If Park Slope was a small American city (and not a neighborhood in a big city that got swallowed up by another big city), Seventh Avenue would be Main Street. Like the completely different Seventh Avenue in Manhattan, Park Slope's Seventh Avenue snakes right down the middle, like a spine, and running all along it are shops and offices. Commercial zoning, you see. Running roughly parallel to it are 6th Avenue and 8th Avenue, a good five minutes' walk in either direction, and running across it are a series of tightly packed numbered streets, some of them just two or three bodega-widths apart. A "block," in this neighborhood, is a traitorous unit of measure; the distance between 7th Ave and 8th Ave is very nearly the distance betwen 13th St and 16th St. The avenues are zoned for shops and the streets are zoned for houses, so to switch avenues at any point you have to walk for a couple minutes past a pleasant but relatively boring series of brownstones.

If you begin your journey down Seventh Avenue at Garfield Place, the proverbial 0th St., your attention will be drawn to nothing in particular. A row of awninged shops, a Chinese restaurant, a bodega--this could be any well-gentrified area in Brooklyn. In the distance, far behind you, you can see the towering spire of some cathedral. Grand Army Plaza, and the Brooklyn Library and the Brooklyn Museum, are only a couple blocks away, but you can't see them from here. In fact, quaint as this neighborhood is, you can't really see much of anything. So you walk.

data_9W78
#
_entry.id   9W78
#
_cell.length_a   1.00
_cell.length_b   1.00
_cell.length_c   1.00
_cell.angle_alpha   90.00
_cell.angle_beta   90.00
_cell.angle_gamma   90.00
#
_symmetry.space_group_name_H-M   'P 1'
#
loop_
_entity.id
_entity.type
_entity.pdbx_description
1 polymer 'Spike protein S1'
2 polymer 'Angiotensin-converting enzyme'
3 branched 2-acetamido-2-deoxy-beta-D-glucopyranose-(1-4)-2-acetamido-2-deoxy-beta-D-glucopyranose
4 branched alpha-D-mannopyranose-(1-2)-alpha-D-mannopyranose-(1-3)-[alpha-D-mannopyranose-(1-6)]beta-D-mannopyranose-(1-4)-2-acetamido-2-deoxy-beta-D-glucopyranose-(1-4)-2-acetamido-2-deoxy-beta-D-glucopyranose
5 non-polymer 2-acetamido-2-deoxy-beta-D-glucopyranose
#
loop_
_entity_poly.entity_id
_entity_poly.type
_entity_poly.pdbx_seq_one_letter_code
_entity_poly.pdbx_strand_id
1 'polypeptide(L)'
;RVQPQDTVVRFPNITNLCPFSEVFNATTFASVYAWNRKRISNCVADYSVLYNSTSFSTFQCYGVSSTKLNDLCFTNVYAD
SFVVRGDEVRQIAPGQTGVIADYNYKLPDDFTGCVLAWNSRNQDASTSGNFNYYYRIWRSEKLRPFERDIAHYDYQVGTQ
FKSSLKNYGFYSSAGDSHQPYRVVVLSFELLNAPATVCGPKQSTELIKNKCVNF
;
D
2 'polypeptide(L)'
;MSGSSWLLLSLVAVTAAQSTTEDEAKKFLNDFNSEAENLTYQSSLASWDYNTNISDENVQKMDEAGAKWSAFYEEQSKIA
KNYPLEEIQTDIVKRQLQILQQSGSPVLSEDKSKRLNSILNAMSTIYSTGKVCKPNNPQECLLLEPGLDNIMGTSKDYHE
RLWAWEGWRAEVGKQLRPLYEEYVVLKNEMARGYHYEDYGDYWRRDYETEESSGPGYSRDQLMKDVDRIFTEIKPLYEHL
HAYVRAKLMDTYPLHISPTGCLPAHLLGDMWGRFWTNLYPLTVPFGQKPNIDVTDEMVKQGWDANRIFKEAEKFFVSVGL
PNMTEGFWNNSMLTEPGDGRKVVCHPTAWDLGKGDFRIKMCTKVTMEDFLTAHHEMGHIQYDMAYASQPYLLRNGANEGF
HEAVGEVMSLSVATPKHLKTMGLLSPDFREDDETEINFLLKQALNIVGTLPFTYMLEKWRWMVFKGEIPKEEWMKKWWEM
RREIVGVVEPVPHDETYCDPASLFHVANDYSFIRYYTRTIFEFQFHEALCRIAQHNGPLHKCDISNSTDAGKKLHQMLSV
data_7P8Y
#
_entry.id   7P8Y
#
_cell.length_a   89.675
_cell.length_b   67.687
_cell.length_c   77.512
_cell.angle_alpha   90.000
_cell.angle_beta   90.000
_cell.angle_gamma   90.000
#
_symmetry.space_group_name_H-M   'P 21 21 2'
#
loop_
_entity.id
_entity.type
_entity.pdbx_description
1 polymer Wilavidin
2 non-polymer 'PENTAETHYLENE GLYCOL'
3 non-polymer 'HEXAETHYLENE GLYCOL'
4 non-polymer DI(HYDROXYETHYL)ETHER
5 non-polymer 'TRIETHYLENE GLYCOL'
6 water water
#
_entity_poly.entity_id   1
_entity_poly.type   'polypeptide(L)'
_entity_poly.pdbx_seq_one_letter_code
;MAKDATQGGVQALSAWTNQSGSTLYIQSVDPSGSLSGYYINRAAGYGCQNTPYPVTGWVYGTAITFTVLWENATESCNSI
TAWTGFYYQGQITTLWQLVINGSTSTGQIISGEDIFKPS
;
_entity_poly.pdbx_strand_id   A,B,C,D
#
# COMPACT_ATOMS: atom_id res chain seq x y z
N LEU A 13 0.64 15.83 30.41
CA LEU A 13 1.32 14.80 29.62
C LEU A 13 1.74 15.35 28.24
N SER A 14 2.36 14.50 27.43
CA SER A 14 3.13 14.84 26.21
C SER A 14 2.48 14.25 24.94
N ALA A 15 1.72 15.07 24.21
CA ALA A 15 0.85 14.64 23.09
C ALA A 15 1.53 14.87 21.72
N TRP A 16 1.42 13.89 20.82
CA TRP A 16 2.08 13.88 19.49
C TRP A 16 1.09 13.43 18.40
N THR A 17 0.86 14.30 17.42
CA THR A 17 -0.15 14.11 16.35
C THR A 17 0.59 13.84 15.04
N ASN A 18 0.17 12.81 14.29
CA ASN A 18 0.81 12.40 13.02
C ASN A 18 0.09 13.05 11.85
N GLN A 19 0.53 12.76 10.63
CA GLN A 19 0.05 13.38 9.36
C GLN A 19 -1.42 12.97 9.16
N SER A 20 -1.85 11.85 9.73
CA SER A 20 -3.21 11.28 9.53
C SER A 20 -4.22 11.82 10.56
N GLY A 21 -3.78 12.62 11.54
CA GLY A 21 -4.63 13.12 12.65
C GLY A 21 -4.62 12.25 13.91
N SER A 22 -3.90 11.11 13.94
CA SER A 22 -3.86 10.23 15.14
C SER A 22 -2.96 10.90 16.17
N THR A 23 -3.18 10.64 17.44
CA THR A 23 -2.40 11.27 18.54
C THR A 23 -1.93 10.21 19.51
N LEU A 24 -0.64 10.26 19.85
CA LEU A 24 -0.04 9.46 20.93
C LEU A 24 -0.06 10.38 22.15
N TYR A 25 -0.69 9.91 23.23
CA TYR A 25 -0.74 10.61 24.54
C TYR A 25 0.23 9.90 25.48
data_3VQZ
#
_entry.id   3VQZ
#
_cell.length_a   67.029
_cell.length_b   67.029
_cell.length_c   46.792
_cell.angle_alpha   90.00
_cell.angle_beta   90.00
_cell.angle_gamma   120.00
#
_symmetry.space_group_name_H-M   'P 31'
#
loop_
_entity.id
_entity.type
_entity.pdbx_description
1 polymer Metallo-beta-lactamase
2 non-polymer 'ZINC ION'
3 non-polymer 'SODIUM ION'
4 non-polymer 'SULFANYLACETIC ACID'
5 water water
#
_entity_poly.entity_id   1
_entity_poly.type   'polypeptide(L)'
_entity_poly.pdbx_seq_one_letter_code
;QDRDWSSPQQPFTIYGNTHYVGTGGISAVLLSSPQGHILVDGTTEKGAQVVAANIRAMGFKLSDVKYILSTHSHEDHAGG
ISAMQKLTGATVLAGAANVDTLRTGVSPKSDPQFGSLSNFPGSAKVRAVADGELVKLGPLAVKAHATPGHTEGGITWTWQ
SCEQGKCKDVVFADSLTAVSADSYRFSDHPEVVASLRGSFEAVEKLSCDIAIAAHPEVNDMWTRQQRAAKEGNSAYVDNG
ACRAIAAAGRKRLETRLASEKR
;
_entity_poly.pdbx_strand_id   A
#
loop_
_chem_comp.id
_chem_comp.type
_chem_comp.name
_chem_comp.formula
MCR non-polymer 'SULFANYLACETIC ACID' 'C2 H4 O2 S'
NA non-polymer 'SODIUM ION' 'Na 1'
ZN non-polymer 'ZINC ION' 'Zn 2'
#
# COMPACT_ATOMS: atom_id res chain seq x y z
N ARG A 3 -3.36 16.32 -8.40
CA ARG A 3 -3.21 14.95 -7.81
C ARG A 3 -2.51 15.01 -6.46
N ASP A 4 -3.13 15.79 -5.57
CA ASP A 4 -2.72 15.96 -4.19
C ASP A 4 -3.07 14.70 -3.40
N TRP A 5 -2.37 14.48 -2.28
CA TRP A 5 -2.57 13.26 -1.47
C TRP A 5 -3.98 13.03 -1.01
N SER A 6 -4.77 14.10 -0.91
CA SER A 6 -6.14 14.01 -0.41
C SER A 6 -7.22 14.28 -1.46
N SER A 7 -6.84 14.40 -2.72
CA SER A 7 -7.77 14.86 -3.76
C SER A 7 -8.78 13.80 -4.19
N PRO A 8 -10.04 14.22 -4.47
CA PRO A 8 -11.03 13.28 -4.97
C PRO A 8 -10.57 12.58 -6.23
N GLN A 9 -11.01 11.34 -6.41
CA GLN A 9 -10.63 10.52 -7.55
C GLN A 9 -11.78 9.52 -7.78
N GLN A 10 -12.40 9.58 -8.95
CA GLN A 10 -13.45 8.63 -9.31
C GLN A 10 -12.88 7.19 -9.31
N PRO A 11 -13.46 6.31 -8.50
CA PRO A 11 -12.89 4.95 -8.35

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Jan. 8th, 2006 @ 10:39 pm the longest journey
Current Mood: i would like to take back all the times i said i was dead tired because nothing lives up to this
Current Music: John Denver - Country Roads
I'm back. Still writing my entry about London (and I'm still behind on New Orleans), but I'd like to put that off for a while to say that I did it, I finally did it.

I navigated my way to downtown Elyria from Oberlin without a map. On foot. Without half a clue as to how to get there.

"Elyria? But that's only ten miles away," I can imagine some of you saying.

Only ten miles.

Only ten miles.